Companies continue to leave California because of rising costs and concerns over the state’s hostile business environment, according to a new study that names companies and provides details of business disinvestments in the state.
Over the seven-year period that includes last year, the study by Spectrum Location Solutions estimates that 9,000 businesses disinvested in California. Some relocated completely while other kept their headquarters here but targeted out-of-state locations for expansions.
“Gov. Jerry Brown’s office routinely denies that business departures is a serious issue,” said Joseph Vranich, a site selection consultant, who prepared the report.
“The study shows that a total of 1,510 California disinvestment events have become public knowledge and we provide details on each and every event,” Vranich said. “Site selection experts I’ve been in touch with conservatively estimate that a minimum of five events fail to become known for every one that does, making it reasonable to project that about 9,000 California disinvestment events have occurred in the last seven years.”
The study found that the Top Fifteen California counties with the highest number of disinvestment events put Los Angeles with the most losses at No. 1, followed by (2) Orange, (3) Santa Clara, (4) San Francisco, (5) San Diego, (6) Alameda, (7) San Mateo, (8) Ventura tied with Sacramento, (9) Riverside, (10) San Bernardino, (11) Contra Costa tied with Santa Barbara, (12) San Joaquin, (13) Stanislaus, (14) Sonoma and (15) Santa Cruz.
The report did not count instances of a company opening a new out-of-state facility to tap a growing market, an act unrelated to California’s business environment. It also pointed to shortcomings in Federal and state reporting systems that result in underreporting of business migrations.
“Public officials can verify every event in the report on the Internet, which is a strength of the study,” Vranich said. “This public information argues against Sacramento’s plans for a ‘tsunami’ of new taxes, higher fees and more regulations.”
“It’s typical for companies leaving California to experience operating cost savings of 20 up to 35 percent,” said Vranich. “The appeal isn’t necessarily to the lowest-cost states, but to lower-cost states with the proper workforce.”
The Top Ten states to which businesses migrated puts Texas in the No. 1 spot, followed by (2) Nevada, (3) Arizona, (4) Colorado, (5) Washington, (6) Oregon, (7) North Carolina, (8) Florida tied with Georgia, (9) Virginia and (10) Utah. Texas was the top destination for California companies each year during the study period.
Metropolitan Statistical Areas (MSAs) benefiting from California disinvestment events, in the order starting with those that gained the most, are: (1) Austin-Round Rock-San Marcos, (2) Dallas-Fort Worth-Arlington, (3) Phoenix-Mesa-Scottsdale, (4) Reno-Sparks, (5) Las Vegas-Paradise, (6) Portland-Vancouver (WA)-Hillsboro, (7) Denver-Aurora-Lakewood, (8) Seattle-Tacoma-Bellevue, (9) Atlanta-Sandy Springs-Marietta and (10) Salt Lake City tied with San Antonio.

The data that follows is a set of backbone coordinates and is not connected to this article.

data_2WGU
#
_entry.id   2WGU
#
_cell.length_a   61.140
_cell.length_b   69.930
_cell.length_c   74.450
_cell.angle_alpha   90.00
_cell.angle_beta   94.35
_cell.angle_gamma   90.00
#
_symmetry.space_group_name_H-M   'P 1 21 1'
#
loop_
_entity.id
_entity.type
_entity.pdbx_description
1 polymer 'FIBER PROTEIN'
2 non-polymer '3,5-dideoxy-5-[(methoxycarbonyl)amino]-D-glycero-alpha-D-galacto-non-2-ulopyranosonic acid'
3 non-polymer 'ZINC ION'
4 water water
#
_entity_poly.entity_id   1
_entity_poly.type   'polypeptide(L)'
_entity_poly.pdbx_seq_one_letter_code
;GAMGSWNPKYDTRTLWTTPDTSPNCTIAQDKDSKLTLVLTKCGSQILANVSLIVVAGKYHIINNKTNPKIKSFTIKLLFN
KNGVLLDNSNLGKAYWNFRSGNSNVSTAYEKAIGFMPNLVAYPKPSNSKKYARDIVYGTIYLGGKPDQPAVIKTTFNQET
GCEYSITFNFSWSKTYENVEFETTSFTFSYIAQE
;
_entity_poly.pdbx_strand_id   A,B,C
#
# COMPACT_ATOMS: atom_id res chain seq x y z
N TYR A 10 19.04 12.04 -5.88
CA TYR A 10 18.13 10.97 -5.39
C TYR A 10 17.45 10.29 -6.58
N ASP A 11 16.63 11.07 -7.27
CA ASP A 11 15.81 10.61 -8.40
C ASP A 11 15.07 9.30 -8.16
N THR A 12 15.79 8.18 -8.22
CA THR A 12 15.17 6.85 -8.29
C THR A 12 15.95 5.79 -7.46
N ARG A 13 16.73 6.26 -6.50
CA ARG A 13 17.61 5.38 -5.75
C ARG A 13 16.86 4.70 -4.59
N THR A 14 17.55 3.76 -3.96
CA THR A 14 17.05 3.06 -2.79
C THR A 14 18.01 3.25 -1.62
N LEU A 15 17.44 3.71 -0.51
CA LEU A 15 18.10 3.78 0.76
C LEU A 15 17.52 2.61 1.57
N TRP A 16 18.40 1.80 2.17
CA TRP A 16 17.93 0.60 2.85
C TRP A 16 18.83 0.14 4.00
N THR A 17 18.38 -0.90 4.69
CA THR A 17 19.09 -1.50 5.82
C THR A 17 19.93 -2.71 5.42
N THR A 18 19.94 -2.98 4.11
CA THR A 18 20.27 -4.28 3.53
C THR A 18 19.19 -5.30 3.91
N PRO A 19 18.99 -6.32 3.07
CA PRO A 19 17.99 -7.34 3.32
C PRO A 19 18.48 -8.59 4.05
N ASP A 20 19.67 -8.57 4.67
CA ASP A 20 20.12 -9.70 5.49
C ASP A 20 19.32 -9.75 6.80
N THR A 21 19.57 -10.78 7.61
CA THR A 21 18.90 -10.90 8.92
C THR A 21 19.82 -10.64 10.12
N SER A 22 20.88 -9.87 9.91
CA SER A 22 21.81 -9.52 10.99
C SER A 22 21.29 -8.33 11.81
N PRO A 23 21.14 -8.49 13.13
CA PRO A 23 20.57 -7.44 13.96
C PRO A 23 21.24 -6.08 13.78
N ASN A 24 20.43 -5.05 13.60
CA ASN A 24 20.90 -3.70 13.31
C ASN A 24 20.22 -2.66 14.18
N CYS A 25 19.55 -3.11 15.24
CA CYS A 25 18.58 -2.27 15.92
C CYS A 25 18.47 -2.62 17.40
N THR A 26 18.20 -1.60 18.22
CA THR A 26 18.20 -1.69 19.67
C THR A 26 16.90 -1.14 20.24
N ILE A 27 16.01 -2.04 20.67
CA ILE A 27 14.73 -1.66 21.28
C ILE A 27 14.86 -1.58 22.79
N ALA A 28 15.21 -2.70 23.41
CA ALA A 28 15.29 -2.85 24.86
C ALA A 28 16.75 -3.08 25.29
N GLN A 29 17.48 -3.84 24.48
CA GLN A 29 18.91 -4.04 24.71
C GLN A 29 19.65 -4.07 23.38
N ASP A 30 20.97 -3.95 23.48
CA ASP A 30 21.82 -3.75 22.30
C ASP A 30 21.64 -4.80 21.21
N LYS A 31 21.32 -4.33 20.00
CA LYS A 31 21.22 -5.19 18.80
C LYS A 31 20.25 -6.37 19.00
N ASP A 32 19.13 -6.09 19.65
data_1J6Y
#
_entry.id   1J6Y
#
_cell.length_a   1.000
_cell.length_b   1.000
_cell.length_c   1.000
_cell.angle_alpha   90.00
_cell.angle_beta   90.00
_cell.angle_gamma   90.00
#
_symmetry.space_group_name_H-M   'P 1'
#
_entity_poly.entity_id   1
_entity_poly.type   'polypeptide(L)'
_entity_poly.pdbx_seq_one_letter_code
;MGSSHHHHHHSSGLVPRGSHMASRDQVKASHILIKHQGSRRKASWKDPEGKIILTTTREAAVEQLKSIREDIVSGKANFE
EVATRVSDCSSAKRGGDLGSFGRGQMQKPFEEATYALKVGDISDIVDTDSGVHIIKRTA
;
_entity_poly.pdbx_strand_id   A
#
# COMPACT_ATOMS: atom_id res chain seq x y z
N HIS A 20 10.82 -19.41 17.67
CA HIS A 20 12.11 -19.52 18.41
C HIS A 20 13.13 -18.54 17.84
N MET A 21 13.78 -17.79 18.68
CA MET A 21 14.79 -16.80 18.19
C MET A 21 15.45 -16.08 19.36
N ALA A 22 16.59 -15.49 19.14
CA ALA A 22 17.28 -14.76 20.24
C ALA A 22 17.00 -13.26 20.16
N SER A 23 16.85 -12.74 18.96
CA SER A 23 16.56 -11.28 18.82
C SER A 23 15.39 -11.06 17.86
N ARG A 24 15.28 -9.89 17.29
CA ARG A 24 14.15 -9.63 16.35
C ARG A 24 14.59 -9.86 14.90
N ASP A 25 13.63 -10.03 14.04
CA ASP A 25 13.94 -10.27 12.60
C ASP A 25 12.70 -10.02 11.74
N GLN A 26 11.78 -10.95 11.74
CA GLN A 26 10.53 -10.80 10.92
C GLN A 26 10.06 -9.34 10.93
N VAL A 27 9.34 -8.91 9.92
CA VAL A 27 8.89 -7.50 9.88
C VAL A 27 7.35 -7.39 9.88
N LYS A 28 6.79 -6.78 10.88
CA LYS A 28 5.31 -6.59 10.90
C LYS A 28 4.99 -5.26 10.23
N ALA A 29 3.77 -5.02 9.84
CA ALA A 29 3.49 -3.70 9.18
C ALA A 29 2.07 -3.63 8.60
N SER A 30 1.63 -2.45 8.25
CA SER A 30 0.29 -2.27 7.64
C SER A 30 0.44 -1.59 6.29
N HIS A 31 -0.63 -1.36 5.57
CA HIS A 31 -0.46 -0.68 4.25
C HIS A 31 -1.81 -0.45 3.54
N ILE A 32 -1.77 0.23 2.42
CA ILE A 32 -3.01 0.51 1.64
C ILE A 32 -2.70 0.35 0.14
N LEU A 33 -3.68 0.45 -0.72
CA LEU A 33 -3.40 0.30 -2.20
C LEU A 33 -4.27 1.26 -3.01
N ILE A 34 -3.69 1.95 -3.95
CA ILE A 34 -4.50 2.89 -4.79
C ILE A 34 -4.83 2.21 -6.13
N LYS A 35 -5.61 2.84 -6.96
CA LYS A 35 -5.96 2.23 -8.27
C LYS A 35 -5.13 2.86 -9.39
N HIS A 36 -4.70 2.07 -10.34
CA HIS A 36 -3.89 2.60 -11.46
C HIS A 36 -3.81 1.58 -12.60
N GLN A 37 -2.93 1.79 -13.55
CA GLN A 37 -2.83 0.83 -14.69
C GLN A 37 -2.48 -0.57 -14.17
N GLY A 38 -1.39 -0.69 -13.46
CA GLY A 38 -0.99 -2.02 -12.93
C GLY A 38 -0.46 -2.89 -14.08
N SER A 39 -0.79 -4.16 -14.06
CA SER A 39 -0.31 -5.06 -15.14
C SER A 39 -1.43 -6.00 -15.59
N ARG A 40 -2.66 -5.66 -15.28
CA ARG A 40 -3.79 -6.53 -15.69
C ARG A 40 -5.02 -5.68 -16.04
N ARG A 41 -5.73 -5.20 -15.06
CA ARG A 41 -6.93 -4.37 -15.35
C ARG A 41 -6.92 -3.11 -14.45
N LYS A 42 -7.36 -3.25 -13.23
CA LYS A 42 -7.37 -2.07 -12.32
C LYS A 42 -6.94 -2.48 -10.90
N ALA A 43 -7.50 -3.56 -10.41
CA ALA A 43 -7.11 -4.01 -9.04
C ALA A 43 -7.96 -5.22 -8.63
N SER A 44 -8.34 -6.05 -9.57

Rankings get down to the municipal level and the Top Fifteen municipalities in the order starting with those that gained the most are: (1) Austin, (2) Reno, (3) Las Vegas, (4) Seattle, (5) Phoenix, (6) Dallas (7) Portland, Ore. (8) San Antonio, (9) Denver, (10) Scottsdale, (11) Houston, (12) Colorado Springs, (13) Irving, Texas, Plano, Texas, Hillsboro, Ore. tied, (14) Fort Worth and Tempe, Ariz. (15) Pittsburgh, Nashville, Salt Lake City, and Cary NC tied.
The Top Ten foreign nations that gained the most put Mexico at No. 1, followed by (2) India, (3) China, (4) Canada, (5) Malaysia, (6) Philippines, (7) Costa Rica, (8) Singapore, (9) Japan and (10) United Kingdom.
Capital diverted to out-of-state locations totaled $68 billion, a small fraction of actual experience because only 16 percent of public source materials provided capital costs for the 1,510 events detailed in the report.
When California companies build or expand facilities elsewhere, they transfer more than capital – they also shift jobs, machinery, taxable income, intellectual capital, training facilities and philanthropic investments.
“As California’s business climate worsens, chances are that more companies will seek places that are friendlier to business interests,” Vranich said.
The report is based exclusively on public information sources such as news stories and company reports to the U.S. Department of Labor, the Securities and Exchange Commission and the California Employment Development Dept. It’s rare for so much data to be gathered into one report.